With cancers linked to human papillomavirus (HPV) on the rise, the medical community is urging parents to vaccinate their children.

All 69 National Cancer Institute (NCI) designated cancer centers recently issued a joint statement to support revised Centers for Disease Control and Prevention (CDC) guidelines.

In the United States each year, there are about 39,000 cases of HPV-linked cancers — a number that continues to increase.

The HPV vaccine can prevent most cervical, anal, oropharyngeal (middle throat), and other genital cancers.

However, only about 42 percent of girls and 28 percent of boys are vaccinated.

The new CDC guidelines say children who are now under 15 years of age should get two doses of the 9-valent HPV vaccine. The doses should be administered at least six months apart.

CDC officials say adolescents and young adults who are now older than 14 years of age should continue to complete a series of three doses.

Read more: Get the facts on human papillomavirus infection »

Standing in the way

A 2015 study concluded that physicians are not urging teens to get the HPV vaccination, and parents do not understand its necessity.

Dr. Nanette Santoro, a professor, and chair of obstetrics and gynecology at the University of Colorado School of Medicine, said that many parents believe that cervical cancer only occurs in young women who are promiscuous.

“Many parents are not fully aware, no matter how great they feel their communication is with their child, of the extent of their child's sexual activity and interest,” Santoro told Healthline. “They may feel that they have control over their child's actions, but the fact of the matter is that they do not.”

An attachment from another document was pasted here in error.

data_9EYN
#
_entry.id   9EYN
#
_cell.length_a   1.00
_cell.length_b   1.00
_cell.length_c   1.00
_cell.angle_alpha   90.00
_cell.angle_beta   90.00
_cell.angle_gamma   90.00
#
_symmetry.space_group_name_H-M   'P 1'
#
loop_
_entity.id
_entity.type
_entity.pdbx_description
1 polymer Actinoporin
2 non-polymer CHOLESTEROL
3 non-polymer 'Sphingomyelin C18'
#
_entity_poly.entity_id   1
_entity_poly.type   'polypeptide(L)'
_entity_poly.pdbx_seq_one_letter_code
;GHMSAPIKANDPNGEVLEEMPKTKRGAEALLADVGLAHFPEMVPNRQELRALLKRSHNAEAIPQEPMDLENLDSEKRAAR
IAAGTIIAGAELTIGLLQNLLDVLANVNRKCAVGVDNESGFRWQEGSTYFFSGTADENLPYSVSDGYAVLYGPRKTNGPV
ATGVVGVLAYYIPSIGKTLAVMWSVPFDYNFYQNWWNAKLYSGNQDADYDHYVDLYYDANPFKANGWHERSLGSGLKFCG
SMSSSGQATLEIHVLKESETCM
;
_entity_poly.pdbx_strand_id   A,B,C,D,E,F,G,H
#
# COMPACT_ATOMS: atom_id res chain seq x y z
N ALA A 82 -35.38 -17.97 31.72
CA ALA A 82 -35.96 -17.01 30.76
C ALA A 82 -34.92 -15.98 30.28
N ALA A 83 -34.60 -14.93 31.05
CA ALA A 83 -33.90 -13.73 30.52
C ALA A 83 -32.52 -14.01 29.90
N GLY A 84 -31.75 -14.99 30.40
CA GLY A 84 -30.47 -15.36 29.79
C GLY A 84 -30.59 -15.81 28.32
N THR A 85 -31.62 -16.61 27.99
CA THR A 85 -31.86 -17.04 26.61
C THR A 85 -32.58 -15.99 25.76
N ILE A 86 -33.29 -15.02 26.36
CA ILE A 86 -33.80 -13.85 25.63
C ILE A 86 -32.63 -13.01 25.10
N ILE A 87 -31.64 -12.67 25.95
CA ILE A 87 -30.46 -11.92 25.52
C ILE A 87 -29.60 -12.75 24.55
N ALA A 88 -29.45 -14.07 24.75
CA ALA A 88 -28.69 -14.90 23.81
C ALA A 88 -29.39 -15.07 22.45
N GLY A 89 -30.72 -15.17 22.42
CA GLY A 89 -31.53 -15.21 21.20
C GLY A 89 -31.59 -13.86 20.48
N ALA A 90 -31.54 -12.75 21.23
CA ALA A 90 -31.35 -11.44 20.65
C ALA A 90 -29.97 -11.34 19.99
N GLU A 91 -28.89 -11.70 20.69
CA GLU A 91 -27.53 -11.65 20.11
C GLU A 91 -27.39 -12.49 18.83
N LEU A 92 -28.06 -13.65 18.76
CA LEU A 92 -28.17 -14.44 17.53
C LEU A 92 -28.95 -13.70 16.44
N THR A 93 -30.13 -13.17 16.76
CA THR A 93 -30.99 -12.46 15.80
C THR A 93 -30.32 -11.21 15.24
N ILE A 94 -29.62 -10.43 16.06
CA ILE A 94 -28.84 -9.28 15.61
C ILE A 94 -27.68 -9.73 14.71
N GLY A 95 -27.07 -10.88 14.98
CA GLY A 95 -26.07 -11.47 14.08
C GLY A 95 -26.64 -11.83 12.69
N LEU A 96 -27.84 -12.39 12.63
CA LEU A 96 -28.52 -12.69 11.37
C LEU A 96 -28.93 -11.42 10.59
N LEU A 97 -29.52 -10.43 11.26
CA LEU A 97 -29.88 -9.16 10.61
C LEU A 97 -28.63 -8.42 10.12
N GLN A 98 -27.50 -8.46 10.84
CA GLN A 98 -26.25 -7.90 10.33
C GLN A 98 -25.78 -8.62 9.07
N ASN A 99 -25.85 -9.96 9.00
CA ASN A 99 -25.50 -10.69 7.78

“It takes one infected partner to transmit HPV, and if it is a high-grade HPV, it can cause a great deal of mischief,” Santoro added.

Other parents think that the vaccine is harmful, but it’s “extremely safe” and “worth the risk of a reaction, which is extremely rare,” she added.

“Parents rely heavily on the recommendations of their child’s healthcare provider for appropriate vaccination, and the medical community is not recommending the HPV vaccine like they do other public health prevention vaccines,” said Electra Paskett, associate director for population sciences at the The Ohio State University Comprehensive Cancer Center — Arthur G. James Cancer Hospital, in a statement.

“This represents the number one barrier to HPV vaccination and must change to reduce the burden of HPV-associated cancers in our community,” Paskett added.

“The HPV vaccine has nothing to do with sex. It’s all about preventing cancer,” Paskett noted.

“If everyone was vaccinated, we might have a chance to eliminate cervical cancer deaths in our lifetime,” Santoro added.

Read more: HPV driving up the rate of oral cancer »

Knowing all the risks

Dr. Felice L. Gersh, a California-based gynecologist, told Healthline that HPV strains aren’t new.

“What is, in fact, new is the reduced normal functioning of the immune systems of people,” she said.

She said the increase in HPV-related cancers and decline in immune health has a lot to do with nutrition.

Gersh recommends that doctors and parents focus on a child’s health and immune needs.

She said most women will not benefit from the vaccine because it clears from their system. She added there can be other side effects from the vaccine such as premature menopause.

Those factors need to be weighed against the potential benefits that the vaccine can provide.

“All parents should be informed of this risk in order to have proper informed consent,” she said.

“I believe this isn't happening and absolutely must,” she added. “Many parents will opt for the vaccine, and some will not. The critical thing is for the dialogue to occur. All doctors caring for young people must enter into this conversation with parents.”

Read more: What’s the difference between HPV and herpes? »